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Sloganeering

February 23, 2015

“If you don’t believe Genesis 1:1, you can’t believe John 3:16.”

That quote is from a good friend of mine who is an ardent young-earth creationist.  I really like the guy and can respect that he has spent 40+ years of his life fighting for widespread Christian acceptance of his views.  Yet it always bothers me when I hear him say that, which I have dozens of times.

One reason is that what he says is never what people hear.  When I hear him say “If you don’t believe Genesis 1:1, you can’t believe John 3:16.” It sounds to me as if he is really saying “If you don’t believe exactly as I do on Genesis 1:1 then you are not a real, true Christian.”   This is simply not true.   This article from The Gospel Coalition, hardly a group of liberal apologists, makes it clear that it is quite possible to differ with my friend and not lose your salvation.

In addition, this is an example of the slippery slope argument.  While well-meaning, it argues a fallacy that if you take one step away from what he views as orthodoxy than all subsequent steps are inevitable.  Not only does it ignore the thousands of dedicated Christians who have been standing on that slope without slipping for years, it is an argument of desperation.  It advances a theory, the inevitability of the slide, without an iota of evidence to support it; it says, in essence, “I know my belief is true because it has to be true or else catastrophe strikes.”  This is hardly a winning apologetic.

Third, it shifts the foundation of the Gospel away from Jesus.

But my core reason for not liking it is that it is yet another example of sloganeering, the act of reducing complex subjects down to a catchy little phrases that could fit on a bumper sticker.  To be sure, we do this across the political and religious spectrum.  It is a sign of our times that we strive for sound bites.  Yet, for me, theology by sound bite seems beyond absurd.  But we do it all the time.  Here are a few more evangelical favorites:

“Choose life.  (Your mom did.)”

“God created Adam & Eve, not Adam & Steve.”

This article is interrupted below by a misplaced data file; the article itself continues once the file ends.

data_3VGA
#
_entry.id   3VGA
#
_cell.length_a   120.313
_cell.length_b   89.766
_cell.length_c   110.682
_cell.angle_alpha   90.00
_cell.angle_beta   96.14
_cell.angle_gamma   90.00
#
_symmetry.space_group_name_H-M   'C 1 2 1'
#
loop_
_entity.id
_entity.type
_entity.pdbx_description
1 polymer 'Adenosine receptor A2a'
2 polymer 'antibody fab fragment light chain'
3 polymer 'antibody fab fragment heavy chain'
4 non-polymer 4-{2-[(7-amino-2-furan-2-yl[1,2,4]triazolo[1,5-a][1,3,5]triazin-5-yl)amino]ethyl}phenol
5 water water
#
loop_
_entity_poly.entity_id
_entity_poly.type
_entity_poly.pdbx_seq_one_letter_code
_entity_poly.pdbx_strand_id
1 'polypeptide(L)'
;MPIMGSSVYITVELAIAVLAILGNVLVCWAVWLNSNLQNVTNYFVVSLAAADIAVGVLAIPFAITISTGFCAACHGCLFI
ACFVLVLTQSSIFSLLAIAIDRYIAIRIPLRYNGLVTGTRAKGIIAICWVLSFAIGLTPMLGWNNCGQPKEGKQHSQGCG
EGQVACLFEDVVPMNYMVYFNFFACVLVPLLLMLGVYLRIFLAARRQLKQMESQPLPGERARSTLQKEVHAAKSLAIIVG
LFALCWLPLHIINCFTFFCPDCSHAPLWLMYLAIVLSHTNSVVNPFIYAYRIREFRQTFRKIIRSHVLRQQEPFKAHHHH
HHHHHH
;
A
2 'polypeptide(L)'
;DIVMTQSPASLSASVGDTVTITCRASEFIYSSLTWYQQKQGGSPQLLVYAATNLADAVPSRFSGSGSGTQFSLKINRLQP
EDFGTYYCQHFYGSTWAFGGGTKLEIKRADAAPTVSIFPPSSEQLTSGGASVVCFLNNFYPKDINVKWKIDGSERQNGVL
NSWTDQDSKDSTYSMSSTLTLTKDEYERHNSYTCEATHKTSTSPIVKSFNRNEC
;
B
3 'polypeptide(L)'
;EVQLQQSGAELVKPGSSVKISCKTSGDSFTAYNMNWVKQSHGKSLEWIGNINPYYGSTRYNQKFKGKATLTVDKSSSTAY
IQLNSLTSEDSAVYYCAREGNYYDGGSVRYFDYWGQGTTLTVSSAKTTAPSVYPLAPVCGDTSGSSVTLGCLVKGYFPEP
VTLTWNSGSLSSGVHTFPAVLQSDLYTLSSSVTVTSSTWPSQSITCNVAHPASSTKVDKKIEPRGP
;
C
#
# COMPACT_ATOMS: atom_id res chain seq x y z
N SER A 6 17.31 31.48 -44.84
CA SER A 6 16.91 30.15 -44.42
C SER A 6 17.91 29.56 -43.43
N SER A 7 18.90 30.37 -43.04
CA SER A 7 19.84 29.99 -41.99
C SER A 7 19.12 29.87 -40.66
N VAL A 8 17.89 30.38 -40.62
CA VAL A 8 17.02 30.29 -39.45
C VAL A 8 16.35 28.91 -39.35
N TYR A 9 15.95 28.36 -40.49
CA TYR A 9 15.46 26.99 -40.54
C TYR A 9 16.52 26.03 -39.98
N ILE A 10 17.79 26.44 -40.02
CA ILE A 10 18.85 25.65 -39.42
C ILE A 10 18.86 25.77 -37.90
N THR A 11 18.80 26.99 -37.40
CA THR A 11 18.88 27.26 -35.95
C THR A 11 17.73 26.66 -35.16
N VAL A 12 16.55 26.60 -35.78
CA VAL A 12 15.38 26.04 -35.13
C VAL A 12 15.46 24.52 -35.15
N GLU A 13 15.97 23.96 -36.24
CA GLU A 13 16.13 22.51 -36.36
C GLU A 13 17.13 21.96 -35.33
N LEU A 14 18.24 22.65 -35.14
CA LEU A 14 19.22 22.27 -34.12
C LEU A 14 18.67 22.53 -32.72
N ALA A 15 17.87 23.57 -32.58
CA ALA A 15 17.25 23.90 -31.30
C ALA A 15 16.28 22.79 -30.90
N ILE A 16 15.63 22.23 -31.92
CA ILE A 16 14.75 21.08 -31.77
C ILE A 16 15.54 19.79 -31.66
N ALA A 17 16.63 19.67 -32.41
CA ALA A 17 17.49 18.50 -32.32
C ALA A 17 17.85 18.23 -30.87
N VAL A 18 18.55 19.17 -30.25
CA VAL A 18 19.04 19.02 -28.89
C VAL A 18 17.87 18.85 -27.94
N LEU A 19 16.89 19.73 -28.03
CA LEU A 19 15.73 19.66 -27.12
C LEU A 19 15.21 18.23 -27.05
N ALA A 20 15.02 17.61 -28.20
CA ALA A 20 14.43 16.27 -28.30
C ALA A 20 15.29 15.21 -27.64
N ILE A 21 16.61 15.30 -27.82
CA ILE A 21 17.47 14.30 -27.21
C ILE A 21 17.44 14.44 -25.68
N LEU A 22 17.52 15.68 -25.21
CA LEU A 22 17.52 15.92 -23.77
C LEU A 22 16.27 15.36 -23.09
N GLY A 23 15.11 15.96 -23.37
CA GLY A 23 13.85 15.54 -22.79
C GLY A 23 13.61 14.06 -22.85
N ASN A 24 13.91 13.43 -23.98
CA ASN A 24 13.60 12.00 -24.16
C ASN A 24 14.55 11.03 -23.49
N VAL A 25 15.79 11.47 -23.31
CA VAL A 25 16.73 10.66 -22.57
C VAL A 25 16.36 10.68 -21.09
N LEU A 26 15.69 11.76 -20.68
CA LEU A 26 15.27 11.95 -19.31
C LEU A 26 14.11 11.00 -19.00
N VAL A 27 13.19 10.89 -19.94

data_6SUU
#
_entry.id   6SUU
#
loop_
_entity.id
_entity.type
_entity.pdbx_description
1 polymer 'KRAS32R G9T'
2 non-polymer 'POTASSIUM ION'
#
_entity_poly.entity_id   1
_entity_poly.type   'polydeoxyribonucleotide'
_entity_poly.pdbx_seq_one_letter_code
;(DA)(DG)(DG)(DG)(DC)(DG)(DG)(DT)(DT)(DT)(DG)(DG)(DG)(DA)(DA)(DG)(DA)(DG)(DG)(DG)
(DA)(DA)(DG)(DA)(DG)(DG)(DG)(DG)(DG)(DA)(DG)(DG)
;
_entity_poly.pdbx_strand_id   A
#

“The Rapture is coming.  Are you ready?”

Lest we feel alone in sloganeering let me share a few from the other side.

“Evolution is just a theory – kind of like gravity.”

“Who would Jesus Bomb?”

That last is a take-off on the all-time favorite slogan, beloved by evangelicals and mainstream Christians alike – “What would Jesus Do?”  Of course, they are well able to agree on the sentiment and come to wildly different conclusions on what Jesus would actually do.

Slogans may be good for making those agree with you smile but they are worse than ineffective with those who differ; it will drive them further from the faith.  They are also prone to being understood, as I understand my friend’s slogan, in ways you least want.   It isn’t only gays who read that Adam & Steve comment as “I hate gays.”

It is probably a forlorn hope that evangelicals avoid slogans.  The pressure for us to make short, memorable, summaries of our beliefs is always going to be there.  But can we agree on two things?

  1. They are never evangelistic and often are anti-evangelistic; antagonizing far more people then they win.
  2. They are the worst form of apologetics going. If we are going to convince anyone that our faith is reasonable it is going to take actual dialogue and communication, not simply shouting our views in the smallest phrase possible.

 

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From → Christianity

6 Comments
  1. That was an excellent post! That is something i dont say often.

    I agree with you wholeheartedly. Those willing to spout slogans without allowing the love of God to transform their hearts and minds simply rip, tear, and create anger and division.

    I feel badly for your friend, the young earth creationist. He has found a hill to fight and die on. The sad part is that this walk with Christ isnt about who has the “rightest” doctrine. It is about having our heart right.

    i enjoyed reading wisdom.

  2. TCC member permalink

    His statement begs for a “, because…” to come after it. Is there one? Standing alone, it doesn’t hold up, but I’d like to hear the logic that leads to that “thesis statement”.

    • I’d like to hear that logic too but, it tends to be more of a slogan than a conversation starter. His premise is that the moment you say that one Bible verse(And it is really the whole of Genesis 1 he is speaking about, not just the first verse.) may not be true then nothing can be true. He is sadly impervious to the idea that it may be his (or my) understanding that is the issue, not the Bible itself.

  3. “You can’t be _______ and be a Christian!” I’ve heard that so many times. The last time I read Scripture, there was only one criterion for being a Christian. I’ve done plenty of things in my life (and possibly still do) that would disqualify me if this kind of logic were truth. Oh, and, I confess . . . I had an “I Found It” bumper sticker on my car in the seventies. *sheepish grin*

  4. I try my best to not think of all the “Christian” things I did and said back in the 70s.

  5. Naturally if there was no Creator there could not have been created anything and as such the son of God Jeshua (Jesus Christ) like any other son of god or daughter of God would not be created.

    When there is no Creator He cannot give anything.

    Evolution has nothing to do with Jesus, is it? Though many do believe Jesus to have been present at the creation, which he was not. He came into being many years later, at his birth in Bethlehem. God Created the world and Genesis does not say anything against the evolution of things.

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